In light of the recent tragedy at Rutgers University involving a student whose personal life played out on the Internet, administrators at Rochester Institute of Technology are proactively reminding the community about the importance of civility on campus.
In recognition of International Conflict Resolution Day, RIT is hosting free presentations by one of the country’s foremost experts on community civility. The talks are the first in RIT’s Principles of Community Lecture Series.
P.M. Forni, professor at Johns Hopkins University and co-founder of The Johns Hopkins Civility Project, will present:
• For the entire RIT community: “Civility on Campus in the Age of the Internet,” 10 a.m. Oct. 21, Ingle Auditorium, Student Alumni Union
• For RIT faculty and staff (Center for Professional Development offering): “The Cost of Incivility in the Workplace,” 2 p.m. Oct. 21, Campus Center Bamboo Room
• For RIT students: “Civility: What’s in it For You?” 7 p.m. Oct. 21, Skalny Room, Schmitt Interfaith Center
“P.M. Forni is passionately engaged in research and critical ways of thinking deeply and broadly about civility in our communication, behaviors and interactions,” says RIT President Bill Destler, co-sponsor of the civility talk. “At this time, in particular, his message is extremely relevant and poignant. I heartily encourage our community members to attend at least one of Dr. Forni’s engaging and important talks.”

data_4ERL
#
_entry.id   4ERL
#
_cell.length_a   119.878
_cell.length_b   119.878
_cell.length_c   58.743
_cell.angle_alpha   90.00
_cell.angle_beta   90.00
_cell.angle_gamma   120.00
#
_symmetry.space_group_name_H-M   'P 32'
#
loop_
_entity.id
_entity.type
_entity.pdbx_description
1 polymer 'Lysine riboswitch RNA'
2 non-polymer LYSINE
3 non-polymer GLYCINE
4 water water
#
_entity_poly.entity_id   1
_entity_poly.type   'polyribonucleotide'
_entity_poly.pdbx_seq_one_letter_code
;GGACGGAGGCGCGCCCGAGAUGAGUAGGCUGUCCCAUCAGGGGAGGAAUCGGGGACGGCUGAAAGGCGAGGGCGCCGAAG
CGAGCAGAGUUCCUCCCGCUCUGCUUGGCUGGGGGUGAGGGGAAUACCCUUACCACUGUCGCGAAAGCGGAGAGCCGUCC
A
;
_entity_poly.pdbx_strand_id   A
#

Forni co-founded the Johns Hopkins Civility Project. According to the website, the project is an “aggregation of academic and community outreach activities aimed at assessing the significance of civility, manners and politeness in contemporary society.” He now directs The Civility Initiative at Johns Hopkins.
Over the years, Forni has illustrated the connections among civility, ethics and quality of life. In his lectures and workshops, he talks about the rewards of fostering a culture of civility in today’s workplace and campus settings.
His books include Choosing Civility: The Twenty-Five Rules of Considerate Conduct (2002) and The Civility Solution: What to Do When People Are Rude (2008). His work on civility has been recognized in The New York Times, The Washington Post, The Wall Street Journal, Los Angeles Times and Forbes magazine. He has also appeared on CBS’ Sunday Morning, The Oprah Winfrey Show and BBC’s Outlook.
The series is presented in collaboration with RIT’s Office of the President, Ombuds Office, Office for Diversity and Inclusion, Office of the Provost, Student Affairs, Finance and Administration, Residence Life, Wallace Center, Center for Women and Gender, and Staff Council.
For more information about the series, call 475-2876.